Cancer Risk Factors
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What is Alcohol Dependence? - What are the Warning Signs?
- Facts on Alcoholism - Treatment
- Relapse Prevention - Further
Alcohol dependence is a chronic disease that is
often progressive and fatal. Although alcoholism tends to run in families, it is
influenced by both genetic and environmental factors. An individual who is dependent upon
alcohol typically uses it to avoid personal and social factors in his or her life. The
four symptoms of alcohol dependence include:
- craving for alcohol
- inability to reduce or stop alcohol consumption
- experience withdrawal symptoms when stopping alcohol consumption
- increased tolerance of alcohol (takes more to get the
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What are the Warning Signs of Alcohol Dependence?
|You may have a problem with alcohol if
you answer yes to any of the following:
- Drinking in the morning
- Drinking alone
- Drinking to feel socially comfortable
- Drinking to the point of intoxication
- Drinking that results in blackouts or memory loss
- Drinking that results in injuries, accidents, or
- Drinking to deal with pressure or emotional problems
- Getting drunk regularly
- Using alcohol heavily in risky situations
- Your professional or school work has suffered
- You plan your day around drinking
- You feel guilty about your drinking
If you are
concerned that you may have a drinking problem, discuss this with your physician or a
mental health professional.
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The Facts on
Alcohol is the most
commonly used and widely abused psychoactive drug in the United States.
Alcohol contributes to
100,000 deaths annually, making it the third leading cause of preventable mortality in the
Over 13.8 million
Americans have problems with drinking, including the 8.1 million people who are
Alcohol has been found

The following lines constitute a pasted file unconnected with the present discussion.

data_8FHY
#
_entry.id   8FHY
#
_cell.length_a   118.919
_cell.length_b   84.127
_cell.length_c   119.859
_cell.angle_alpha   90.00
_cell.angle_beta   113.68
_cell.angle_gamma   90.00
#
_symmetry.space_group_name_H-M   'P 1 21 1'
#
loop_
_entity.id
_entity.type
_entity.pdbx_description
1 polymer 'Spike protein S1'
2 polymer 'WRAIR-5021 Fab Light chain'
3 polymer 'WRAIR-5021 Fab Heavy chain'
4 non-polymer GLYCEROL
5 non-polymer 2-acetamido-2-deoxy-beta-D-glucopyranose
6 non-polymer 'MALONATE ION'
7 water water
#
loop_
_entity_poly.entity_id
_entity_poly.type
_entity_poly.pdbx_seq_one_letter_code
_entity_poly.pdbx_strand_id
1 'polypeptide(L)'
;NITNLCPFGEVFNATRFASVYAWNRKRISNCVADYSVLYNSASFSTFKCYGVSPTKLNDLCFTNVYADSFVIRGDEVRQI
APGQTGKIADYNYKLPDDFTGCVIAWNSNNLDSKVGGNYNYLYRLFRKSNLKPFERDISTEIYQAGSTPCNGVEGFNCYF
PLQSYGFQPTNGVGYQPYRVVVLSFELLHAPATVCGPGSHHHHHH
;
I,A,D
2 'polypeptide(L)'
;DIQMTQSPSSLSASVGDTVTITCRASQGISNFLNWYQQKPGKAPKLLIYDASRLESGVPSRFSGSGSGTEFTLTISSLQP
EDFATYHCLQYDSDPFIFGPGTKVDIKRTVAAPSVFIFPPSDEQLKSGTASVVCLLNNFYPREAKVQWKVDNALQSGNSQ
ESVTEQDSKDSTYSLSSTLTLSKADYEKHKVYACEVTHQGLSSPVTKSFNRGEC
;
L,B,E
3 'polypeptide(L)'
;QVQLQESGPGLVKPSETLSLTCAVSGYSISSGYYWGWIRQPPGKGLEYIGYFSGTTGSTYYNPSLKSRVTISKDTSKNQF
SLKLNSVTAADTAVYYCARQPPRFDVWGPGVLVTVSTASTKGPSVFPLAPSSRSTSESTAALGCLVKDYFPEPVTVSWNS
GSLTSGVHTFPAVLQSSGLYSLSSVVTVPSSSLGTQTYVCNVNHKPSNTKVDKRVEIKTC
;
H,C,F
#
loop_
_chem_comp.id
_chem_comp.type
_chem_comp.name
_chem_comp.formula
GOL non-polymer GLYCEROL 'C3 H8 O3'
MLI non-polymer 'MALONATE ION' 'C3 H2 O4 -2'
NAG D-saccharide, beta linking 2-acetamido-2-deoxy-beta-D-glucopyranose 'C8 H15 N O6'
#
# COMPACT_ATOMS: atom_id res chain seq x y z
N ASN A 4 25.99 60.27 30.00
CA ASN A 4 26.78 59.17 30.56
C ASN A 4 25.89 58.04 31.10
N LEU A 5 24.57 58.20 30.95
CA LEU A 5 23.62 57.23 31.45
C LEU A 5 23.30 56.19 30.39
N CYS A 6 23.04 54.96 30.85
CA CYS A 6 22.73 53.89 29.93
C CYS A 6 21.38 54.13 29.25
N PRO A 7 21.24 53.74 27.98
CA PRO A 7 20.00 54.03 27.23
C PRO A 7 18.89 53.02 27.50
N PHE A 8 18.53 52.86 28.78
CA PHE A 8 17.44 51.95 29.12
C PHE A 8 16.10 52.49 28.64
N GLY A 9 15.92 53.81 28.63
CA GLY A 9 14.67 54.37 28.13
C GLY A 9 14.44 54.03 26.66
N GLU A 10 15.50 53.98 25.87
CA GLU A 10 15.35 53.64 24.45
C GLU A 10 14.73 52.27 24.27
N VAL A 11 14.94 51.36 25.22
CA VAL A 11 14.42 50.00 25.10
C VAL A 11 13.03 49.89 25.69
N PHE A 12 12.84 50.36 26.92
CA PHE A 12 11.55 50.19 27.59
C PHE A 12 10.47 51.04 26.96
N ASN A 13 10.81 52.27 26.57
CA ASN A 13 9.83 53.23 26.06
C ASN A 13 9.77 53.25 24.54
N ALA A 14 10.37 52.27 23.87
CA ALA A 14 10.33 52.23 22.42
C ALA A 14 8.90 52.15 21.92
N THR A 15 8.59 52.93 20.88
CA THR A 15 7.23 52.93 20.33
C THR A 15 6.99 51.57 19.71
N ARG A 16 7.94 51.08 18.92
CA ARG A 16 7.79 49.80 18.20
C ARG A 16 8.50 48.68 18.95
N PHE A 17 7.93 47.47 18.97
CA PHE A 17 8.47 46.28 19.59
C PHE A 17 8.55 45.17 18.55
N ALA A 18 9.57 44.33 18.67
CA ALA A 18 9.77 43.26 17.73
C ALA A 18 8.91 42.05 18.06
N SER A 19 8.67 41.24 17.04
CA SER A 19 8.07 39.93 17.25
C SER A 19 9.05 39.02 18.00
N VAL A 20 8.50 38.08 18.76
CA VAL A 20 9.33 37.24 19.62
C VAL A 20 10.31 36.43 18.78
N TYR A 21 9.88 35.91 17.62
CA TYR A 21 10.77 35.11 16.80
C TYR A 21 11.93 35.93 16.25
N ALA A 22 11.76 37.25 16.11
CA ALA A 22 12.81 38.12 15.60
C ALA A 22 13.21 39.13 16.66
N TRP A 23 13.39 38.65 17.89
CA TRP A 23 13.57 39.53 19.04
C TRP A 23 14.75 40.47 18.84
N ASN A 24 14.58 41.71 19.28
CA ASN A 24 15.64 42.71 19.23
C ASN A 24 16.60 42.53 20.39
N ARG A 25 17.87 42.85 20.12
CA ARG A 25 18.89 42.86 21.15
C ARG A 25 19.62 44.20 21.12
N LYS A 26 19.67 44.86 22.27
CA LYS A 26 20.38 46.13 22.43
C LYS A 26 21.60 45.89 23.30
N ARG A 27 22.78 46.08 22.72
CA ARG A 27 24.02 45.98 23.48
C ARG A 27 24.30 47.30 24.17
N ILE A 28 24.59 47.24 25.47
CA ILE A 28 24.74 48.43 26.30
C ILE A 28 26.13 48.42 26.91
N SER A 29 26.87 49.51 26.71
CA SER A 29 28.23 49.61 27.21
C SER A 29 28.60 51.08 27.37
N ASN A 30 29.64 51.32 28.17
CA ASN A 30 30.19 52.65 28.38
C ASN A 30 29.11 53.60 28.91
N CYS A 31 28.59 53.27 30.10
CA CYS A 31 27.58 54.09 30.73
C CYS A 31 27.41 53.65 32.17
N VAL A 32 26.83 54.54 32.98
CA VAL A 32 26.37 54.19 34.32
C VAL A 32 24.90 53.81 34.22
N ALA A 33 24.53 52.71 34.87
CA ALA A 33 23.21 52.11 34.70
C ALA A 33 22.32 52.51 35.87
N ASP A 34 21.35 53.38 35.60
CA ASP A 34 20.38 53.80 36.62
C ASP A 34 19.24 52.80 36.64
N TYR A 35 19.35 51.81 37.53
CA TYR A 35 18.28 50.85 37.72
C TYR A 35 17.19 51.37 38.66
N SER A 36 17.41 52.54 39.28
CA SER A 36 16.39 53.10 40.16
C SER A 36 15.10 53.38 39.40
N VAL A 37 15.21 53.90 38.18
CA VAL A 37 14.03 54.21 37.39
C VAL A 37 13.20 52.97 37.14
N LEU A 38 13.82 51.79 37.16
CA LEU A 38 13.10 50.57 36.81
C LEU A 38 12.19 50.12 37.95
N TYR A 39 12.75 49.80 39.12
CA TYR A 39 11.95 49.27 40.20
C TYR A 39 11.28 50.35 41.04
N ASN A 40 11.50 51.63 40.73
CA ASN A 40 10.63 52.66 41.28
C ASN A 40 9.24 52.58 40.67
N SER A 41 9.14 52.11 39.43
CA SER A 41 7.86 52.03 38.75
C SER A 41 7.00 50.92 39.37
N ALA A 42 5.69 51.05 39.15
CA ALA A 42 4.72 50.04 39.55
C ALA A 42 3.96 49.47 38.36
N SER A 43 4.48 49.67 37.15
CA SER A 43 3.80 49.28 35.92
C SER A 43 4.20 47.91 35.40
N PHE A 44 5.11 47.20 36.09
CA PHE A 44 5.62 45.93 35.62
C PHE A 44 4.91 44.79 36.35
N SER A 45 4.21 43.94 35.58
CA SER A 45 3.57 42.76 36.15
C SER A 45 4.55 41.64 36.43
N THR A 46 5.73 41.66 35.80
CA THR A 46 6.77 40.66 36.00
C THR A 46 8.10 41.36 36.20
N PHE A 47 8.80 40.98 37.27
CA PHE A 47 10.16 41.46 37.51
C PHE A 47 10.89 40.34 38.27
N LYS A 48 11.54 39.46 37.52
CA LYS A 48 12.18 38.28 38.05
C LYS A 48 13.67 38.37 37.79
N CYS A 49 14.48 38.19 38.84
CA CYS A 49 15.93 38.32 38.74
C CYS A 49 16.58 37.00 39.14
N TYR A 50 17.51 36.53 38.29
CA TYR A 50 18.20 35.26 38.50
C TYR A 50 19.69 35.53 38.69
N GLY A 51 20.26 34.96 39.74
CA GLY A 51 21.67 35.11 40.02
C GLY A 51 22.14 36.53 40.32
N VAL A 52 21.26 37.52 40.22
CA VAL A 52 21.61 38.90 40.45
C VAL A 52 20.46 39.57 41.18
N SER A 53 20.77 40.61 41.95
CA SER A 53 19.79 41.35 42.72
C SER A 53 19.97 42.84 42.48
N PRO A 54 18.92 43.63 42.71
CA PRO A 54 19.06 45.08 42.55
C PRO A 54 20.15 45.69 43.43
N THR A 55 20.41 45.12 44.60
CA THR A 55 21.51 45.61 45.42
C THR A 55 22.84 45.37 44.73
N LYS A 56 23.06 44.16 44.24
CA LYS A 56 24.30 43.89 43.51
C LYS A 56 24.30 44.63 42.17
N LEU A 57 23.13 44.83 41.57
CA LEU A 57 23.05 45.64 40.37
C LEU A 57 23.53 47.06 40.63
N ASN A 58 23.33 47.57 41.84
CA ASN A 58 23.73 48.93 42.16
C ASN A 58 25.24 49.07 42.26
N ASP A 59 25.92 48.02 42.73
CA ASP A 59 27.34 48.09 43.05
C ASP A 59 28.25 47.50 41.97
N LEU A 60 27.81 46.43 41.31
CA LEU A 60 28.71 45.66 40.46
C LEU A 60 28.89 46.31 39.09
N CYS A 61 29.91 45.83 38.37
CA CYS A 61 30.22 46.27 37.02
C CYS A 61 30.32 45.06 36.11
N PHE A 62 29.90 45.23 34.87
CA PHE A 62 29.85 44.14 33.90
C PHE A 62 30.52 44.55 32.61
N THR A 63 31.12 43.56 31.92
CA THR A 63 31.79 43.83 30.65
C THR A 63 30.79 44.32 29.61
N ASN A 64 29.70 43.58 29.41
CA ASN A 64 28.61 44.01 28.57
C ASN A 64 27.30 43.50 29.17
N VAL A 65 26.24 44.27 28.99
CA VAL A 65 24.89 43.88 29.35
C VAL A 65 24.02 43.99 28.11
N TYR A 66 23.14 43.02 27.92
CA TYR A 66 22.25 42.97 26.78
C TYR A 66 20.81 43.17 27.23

to reduce one's life expectancy up to 10 years.
Even if you are not an
alcoholic, abusing alcohol can still have negative affects.
Children of alcoholics
are four times more likely to become alcoholics than children of non-alcoholics.
Rates of alcohol
problems are highest among adults ages 18-29.
More men than women are
Heavy & chronic drinking...
can harm virtually
every organ in the body
is the single most
important cause of illness and death from liver disease
depresses the immune
is associated with
cardiovascular diseases such as stroke and hypertension
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Treatment for alcohol
dependence varies for each individual. Once you have acknowledged that you may have an
alcohol problem, seek out what help is available to you locally. The National Drug and
Treatment Routing Service (1-800-662-HELP) is a Federal Government Agency that provides
contact information for AA chapters in your local area. Those who have become alcohol
dependent generally require help from others to stop drinking, which could include
detoxification, medical treatment, counseling and/or self-help group support. Some other
suggestions are contacting your local hospital, AA group, or drug rehabilitation center
regarding possible treatment services.
Treatments for alcohol
abuse are usually intensive. Inpatient treatment used to be common, but is now
usually limited to detoxification. Outpatient treatments, include meetings each week involving physicians, substance abuse
counselors, others who are alcohol dependent and family members. Don't fear the
intensity and time commitment of these treatments - this is a serious problem that
requires a serious treatment.
- The National Clearinghouse for Alcohol & Drug
- Alcoholics Anonymous 212-870-3400
- Al-Anon 1-800-356-9996
- The Center for Substance Abuse Treatment
- The National Council on Alcoholism & Drug
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Once you've stopped
drinking, staying sober and abstinent from alcohol takes work. To help prevent
Maintain regular social
support through AA or other support systems.
Be prepared: know the
situations that increase your risk of drinking and either avoid that situation or have a
plan to handle it.
yourself. Don't try to see how much temptation you can handle. It is always
preferable to avoid a high risk situation than to try to handle it and fail
If you slip, take it
seriously but don't beat up on yourself. Seek support and help immediately. Assess
the situation that caused the slip and consider how to handle that situation in the
future. Restart being abstinent from alcohol.
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- Alcohol and Its Effect. www.alcohol.org.nz/effects/home.html
- National Council on Alcoholism and Drug Dependence,
- National Institute on Alcohol Abuse and Alcoholism.
Alcohol Alert, No. 12, Assessing Alcoholism, 1991.
- NIAAA. Alcohol Alert, No. 34, Preventing Alcohol Abuse
and Related Problems, 1996.
- NIAAA. Alcohol Alert, No. 43, Brief Intervention for
Alcohol Problems, 1999.
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